April 1, 2014

FMCSA shuts down 2 Mass. operators

The Federal Motor Carrier Safety Administration (FMCSA) revoked the operating authority of two Massachusetts-based bus companies for disregarding federal safety regulations and putting their drivers, passengers and the motoring public at risk.

Thus far in 2014, FMCSA has revoked the operating authority of more than 75 unsafe bus and truck companies. A total of eight motor carriers and four commercial drivers have been declared to be imminent hazards to public safety.

“FMCSA inspectors and safety investigators across the nation are focused on protecting the motoring public from needless harm,” said FMCSA Administrator Anne S. Ferro. “Our goal is to stop a preventable bus or truck crash from ever occurring.”

The two passenger carriers ordered shut-down by FMCSA are:

  • Crystal Transport Inc., Boston

In February 2014, FMCSA investigators conducted a compliance review of Crystal Transport and discovered continuing serious violations and non-compliance with previously identified federal safety regulations. The company was given a 30-day period to provide evidence demonstrating that it was operating in compliance with safety regulations and that its federal operating authority should not be revoked. Examples of continuing violations cited by FMCSA investigators included evidence that three drivers, all of whom had tested positive for controlled substances, had been allowed to transport passengers for most of 2013. In addition, falsified records-of-duty were discovered as was evidence of drivers being required or permitted to drive far in excess of hours-of-service restrictions.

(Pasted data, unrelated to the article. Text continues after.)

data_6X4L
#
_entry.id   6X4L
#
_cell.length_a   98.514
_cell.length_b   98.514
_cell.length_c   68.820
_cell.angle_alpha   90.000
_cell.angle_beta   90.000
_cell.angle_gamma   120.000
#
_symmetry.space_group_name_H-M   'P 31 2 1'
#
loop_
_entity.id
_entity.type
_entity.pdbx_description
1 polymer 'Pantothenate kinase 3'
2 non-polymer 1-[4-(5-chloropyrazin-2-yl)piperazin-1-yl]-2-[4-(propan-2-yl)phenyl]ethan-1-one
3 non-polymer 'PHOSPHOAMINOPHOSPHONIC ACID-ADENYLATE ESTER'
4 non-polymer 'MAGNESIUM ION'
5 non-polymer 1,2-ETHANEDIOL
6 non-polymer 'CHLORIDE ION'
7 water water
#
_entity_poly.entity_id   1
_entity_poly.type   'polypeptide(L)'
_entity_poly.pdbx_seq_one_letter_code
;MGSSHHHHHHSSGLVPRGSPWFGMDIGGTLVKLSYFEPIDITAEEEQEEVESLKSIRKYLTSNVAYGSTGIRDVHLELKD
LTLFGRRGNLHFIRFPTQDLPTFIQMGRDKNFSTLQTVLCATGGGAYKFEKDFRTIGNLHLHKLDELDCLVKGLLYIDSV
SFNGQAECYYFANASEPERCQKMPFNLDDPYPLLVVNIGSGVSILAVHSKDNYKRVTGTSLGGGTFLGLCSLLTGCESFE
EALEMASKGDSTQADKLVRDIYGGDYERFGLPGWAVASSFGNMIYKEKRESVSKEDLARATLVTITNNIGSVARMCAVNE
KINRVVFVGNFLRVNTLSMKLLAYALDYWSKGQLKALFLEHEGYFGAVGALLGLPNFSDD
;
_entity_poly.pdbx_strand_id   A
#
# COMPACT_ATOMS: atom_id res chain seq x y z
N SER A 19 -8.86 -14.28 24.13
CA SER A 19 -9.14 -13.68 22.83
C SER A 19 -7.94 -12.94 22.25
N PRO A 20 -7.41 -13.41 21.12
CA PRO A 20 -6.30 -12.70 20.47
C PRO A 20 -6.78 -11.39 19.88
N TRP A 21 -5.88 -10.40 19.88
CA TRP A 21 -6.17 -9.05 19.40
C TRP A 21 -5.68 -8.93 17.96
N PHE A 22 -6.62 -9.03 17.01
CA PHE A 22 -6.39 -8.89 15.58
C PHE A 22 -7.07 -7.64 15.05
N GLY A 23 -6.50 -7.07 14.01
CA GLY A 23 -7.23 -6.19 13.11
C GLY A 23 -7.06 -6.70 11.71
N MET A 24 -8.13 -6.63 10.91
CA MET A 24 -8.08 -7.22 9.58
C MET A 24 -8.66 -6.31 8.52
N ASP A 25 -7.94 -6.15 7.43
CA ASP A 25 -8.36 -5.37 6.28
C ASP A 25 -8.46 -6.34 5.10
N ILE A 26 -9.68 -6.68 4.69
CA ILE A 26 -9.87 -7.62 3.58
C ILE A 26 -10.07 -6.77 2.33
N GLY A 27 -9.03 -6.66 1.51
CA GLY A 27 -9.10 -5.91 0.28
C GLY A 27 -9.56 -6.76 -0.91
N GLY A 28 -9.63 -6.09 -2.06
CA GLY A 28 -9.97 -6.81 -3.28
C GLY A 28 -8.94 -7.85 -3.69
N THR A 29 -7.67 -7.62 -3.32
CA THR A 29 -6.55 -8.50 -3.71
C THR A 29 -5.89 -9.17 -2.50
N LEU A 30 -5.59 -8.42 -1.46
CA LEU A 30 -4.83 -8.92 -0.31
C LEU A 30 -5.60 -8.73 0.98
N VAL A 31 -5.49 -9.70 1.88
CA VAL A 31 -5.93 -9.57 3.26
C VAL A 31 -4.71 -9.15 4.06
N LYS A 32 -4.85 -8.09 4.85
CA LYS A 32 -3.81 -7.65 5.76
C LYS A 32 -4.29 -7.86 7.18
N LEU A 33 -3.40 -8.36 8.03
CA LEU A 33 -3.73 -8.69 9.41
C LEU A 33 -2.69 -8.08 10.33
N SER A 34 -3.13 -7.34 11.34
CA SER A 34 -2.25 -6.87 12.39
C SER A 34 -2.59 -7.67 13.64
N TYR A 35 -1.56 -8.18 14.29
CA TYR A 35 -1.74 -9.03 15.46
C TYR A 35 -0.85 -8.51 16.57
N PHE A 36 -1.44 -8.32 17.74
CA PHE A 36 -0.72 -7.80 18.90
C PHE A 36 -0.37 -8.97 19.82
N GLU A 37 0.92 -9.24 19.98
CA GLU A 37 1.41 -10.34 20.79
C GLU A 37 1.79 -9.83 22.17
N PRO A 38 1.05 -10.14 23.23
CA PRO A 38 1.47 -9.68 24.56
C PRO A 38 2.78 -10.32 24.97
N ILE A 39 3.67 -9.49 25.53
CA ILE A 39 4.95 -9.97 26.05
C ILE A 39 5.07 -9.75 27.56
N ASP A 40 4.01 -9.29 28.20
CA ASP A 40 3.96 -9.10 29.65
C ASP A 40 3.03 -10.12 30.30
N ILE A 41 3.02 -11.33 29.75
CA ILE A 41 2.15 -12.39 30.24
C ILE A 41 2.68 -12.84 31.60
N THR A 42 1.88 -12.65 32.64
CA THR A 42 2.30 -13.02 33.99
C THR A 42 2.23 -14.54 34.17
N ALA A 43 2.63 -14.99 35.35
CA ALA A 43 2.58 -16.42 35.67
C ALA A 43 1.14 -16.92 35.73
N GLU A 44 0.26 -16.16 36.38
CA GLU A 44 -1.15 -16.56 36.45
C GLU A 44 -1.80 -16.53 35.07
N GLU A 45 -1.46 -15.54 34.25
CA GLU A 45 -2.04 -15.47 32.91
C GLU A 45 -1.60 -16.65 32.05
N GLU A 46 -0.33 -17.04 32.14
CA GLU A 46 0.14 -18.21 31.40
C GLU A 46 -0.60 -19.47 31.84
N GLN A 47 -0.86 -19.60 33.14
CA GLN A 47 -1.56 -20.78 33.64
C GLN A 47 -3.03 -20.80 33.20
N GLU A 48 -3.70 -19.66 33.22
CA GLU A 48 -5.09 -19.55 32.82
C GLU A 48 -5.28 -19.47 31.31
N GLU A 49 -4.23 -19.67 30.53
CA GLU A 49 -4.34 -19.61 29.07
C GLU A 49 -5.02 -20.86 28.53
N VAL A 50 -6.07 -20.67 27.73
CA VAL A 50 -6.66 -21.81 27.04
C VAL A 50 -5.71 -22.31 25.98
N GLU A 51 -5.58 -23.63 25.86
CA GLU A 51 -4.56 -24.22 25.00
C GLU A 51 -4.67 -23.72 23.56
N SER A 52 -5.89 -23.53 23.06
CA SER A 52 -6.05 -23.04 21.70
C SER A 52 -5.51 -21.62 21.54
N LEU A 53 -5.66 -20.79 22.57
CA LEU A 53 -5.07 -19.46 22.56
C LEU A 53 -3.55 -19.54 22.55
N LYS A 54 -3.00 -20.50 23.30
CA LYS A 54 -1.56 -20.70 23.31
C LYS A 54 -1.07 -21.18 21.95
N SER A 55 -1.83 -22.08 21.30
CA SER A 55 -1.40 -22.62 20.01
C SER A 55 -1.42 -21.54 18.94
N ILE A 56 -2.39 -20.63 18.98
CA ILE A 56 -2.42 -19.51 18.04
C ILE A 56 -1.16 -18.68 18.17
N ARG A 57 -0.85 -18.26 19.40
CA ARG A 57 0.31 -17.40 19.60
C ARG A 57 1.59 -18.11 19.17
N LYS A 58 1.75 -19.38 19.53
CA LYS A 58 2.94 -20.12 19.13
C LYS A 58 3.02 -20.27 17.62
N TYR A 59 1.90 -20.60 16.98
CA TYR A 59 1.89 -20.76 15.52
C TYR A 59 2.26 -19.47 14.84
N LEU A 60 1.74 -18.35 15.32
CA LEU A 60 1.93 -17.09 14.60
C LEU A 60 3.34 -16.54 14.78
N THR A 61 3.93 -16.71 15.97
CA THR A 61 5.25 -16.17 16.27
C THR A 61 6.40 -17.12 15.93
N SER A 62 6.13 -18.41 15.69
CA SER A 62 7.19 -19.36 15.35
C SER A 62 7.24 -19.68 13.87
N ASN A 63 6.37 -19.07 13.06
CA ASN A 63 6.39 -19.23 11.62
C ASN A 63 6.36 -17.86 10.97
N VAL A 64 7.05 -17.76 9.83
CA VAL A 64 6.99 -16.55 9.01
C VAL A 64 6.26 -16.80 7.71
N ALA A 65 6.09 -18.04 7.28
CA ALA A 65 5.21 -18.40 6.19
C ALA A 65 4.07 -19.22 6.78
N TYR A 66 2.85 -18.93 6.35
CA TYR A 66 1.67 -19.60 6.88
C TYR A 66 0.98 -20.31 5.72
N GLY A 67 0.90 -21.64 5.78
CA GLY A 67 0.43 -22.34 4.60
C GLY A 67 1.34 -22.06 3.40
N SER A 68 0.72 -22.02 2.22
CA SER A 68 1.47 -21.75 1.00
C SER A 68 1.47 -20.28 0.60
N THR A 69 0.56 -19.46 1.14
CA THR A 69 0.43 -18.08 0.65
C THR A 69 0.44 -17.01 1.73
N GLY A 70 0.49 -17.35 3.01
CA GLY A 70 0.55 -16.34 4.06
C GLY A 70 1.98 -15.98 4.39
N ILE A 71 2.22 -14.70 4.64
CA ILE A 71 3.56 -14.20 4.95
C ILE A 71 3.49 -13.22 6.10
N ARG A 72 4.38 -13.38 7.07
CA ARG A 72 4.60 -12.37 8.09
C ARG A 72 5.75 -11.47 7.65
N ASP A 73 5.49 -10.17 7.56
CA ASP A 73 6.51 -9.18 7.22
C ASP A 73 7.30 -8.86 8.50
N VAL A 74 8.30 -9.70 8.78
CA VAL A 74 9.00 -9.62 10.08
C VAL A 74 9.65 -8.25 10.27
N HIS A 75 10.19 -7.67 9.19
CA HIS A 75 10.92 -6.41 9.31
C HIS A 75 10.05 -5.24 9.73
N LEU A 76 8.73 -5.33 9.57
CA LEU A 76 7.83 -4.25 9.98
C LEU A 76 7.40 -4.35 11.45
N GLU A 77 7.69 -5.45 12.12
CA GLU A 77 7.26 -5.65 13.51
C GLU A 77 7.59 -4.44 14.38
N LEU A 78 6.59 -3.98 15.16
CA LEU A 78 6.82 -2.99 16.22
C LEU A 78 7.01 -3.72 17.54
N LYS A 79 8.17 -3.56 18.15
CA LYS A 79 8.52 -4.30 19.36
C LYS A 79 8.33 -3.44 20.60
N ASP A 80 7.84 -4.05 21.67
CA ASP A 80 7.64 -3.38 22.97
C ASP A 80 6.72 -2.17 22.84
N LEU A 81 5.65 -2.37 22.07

The company failed to respond within the 30-day period. On March 19, 2014, FMCSA ordered Crystal Transport to stop operating in interstate commerce. To view a copy of the order revoking operating authority registration, click here.

  • Pandora Travel Inc., Lawrence, Mass.

In February 2014, FMCSA investigators conducted a compliance review of Pandora Travel and discovered continuing serious violations and non-compliance with previously identified federal safety regulations. The company was provided a 30-day period to provide evidence demonstrating that it was operating in compliance with safety regulations and that its federal operating authority should not be revoked. Examples of continuing violations cited by FMCSA investigators were numerous speeding and traffic violations incurred by Pandora’s drivers over a period of years and throughout 2013. Through roadside violations and comparison of drivers’ records-of-duty, FMCSA investigators found numerous instances of drivers’ exceeding the posted speed limit. The company took no disciplinary action in some instances and allowed the individuals to continue to transport passengers.

The company responded but failed to demonstrate compliance with federal safety regulations. On March 26, 2014, FMCSA ordered Pandora Travel to stop operating in interstate commerce. To view a copy of the order revoking operating authority registration, click here.

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